Accelerate decision-making with a rapid research framework
Good research takes intention, planning, clear goals, and proper methods. There will always be certain aspects of research that take time. But if we look at the entire research journey, from question to insight, some fluff can be eliminated. That’s why the rapid research framework was created.
A proven method for doing more research in less time
Depending on the project, it’s typical for research cycles to last weeks, months, or even longer. This is so common that it’s come to be expected by teams in different industries. Where did we get the idea that effective research must always be associated with a massive timeline?
Of course, it’s essential to be thorough and meticulous when conducting research. But if you look up those characteristics in the dictionary, you won’t find “time-intensive” anywhere in their definitions.
Instead, rapid research approaches problems with pre-designated guardrails that eliminate scope creep and time loss. This results in leaner, faster research projects from start to finish.
The main benefits of rapid research:
- More insights, delivered through multiple simultaneous studies
- More research in the same amount of time
- More time to focus on strategy
When should rapid research be used?
Rapid research is not a one-size-fits-all solution. If you’re responsible for a longitudinal multivariate global health study, rapid research probably isn’t the right approach.
Most of us, however, want to solve more straightforward problems and have deadlines more quickly. Organizations need a fast way to see if their design ideas resonate, if their prototypes are intuitive, and if their products are user-centric. For questions like these, rapid research can be your best friend.
The most common use cases for rapid research are usability and concept testing. By using well-defined frameworks, repeatable methodologies, reliable exercises, and strict time limits, validation is achieved much quicker. It’s sort of like a design sprint for research.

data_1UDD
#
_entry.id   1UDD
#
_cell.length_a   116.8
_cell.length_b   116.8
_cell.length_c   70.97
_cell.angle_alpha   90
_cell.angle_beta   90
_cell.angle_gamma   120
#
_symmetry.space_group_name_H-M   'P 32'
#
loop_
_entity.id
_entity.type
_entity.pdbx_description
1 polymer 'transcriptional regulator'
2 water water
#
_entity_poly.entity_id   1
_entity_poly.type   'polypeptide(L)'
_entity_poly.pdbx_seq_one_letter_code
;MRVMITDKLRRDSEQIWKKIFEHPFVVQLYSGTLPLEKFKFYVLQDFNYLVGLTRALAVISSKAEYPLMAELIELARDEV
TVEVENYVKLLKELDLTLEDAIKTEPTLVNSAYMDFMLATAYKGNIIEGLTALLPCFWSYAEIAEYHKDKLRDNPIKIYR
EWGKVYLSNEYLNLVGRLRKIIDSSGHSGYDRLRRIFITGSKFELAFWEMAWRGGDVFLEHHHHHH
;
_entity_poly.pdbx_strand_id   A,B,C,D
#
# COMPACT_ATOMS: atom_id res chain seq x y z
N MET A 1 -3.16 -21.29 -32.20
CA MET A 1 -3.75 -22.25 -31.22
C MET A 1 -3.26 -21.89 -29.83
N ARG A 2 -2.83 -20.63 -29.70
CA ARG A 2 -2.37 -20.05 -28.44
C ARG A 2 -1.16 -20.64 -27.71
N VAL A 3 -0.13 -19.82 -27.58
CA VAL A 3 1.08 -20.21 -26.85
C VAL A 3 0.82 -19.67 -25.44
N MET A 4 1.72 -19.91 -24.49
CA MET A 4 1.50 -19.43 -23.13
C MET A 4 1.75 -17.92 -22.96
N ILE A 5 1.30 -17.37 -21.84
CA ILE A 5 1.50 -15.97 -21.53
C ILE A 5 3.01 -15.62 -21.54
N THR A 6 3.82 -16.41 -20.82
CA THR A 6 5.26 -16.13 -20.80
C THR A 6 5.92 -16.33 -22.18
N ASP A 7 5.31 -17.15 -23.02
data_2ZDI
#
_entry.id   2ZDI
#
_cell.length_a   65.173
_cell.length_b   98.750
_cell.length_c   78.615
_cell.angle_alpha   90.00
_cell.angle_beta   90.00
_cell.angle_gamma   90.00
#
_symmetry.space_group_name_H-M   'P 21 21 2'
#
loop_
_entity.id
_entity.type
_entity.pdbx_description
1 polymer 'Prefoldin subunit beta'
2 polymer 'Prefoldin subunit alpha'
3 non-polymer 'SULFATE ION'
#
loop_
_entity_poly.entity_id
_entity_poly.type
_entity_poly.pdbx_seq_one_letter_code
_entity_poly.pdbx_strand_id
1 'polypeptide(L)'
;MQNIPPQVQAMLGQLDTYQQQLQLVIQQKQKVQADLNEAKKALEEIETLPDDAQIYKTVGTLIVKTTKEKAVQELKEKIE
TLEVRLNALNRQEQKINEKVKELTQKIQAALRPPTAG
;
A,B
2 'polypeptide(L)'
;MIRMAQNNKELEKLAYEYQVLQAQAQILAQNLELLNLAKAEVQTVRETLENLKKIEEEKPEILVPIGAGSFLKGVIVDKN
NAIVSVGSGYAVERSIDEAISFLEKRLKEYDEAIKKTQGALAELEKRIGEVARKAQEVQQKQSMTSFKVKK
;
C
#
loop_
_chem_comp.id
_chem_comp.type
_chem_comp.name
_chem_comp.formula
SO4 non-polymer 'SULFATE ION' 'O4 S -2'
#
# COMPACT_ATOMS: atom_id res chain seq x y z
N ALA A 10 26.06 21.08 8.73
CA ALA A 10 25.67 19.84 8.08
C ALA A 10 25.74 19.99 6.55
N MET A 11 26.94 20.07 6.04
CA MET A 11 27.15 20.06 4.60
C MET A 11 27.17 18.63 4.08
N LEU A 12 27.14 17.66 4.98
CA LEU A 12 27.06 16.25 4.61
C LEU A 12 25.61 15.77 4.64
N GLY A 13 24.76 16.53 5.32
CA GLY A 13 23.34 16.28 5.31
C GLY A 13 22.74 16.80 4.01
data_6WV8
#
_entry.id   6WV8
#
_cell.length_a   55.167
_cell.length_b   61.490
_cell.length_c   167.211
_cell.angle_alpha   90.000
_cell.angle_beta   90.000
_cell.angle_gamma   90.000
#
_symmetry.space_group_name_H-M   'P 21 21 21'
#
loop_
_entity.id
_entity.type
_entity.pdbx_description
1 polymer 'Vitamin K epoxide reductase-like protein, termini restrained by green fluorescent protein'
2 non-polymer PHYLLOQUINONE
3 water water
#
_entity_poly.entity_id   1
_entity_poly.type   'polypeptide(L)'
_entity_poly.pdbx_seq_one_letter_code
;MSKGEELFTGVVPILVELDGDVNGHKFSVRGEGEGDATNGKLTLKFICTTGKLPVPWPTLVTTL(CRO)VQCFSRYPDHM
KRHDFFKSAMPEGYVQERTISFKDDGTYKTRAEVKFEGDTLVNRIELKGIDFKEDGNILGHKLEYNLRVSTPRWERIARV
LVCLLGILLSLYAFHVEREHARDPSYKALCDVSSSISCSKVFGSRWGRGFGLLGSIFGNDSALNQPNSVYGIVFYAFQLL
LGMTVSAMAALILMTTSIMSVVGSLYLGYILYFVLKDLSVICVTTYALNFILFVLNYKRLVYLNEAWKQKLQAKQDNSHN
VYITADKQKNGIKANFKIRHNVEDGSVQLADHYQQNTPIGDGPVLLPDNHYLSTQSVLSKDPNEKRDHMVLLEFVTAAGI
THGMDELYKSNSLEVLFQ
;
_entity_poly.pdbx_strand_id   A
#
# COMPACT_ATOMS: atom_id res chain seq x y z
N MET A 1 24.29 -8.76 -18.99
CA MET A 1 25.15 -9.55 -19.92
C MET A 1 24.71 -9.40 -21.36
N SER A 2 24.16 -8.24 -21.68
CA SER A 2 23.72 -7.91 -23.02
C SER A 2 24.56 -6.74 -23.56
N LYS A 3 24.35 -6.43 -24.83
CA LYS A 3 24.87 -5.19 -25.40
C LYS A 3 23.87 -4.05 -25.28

However, rapid research usually isn’t suitable for problems that require:
- Long surveys
- Diary studies
- Co-creation or design-thinking
- Longitudinal attitude studies
- Extended or repeated interviews
- Big data and quantitative research
- Pre-prototype testing
Rapid research framework characteristics
Rapid research works best for usability testing, and concept testing studies run with the following criteria. Every project is different, but here are some common characteristics typically used to speed up the research process.
- Individual sessions - Rapid research frameworks utilize individual testing sessions that serve a single purpose and occur within a single observable period.
- Short research sessions - Research sessions are typically capped at 30 minutes max. Longer research sessions risk upsetting the timeline.
- Structured and consistent studies - Structured and consistent studies work best instead of freeform, co-creation, or similar study group types as they can be run on a tight timeline. To ensure the consistent smooth-running of your research sessions, use a moderation guide to define the guardrails and rules.
- Qualitative studies - In most cases, qualitative is all you need to deliver solid insights. No need to extend to quantitative studies; it will only take up valuable time.
- Working prototypes - Rapid research can’t have obstacles, which means a mature, working prototype must be available for testing.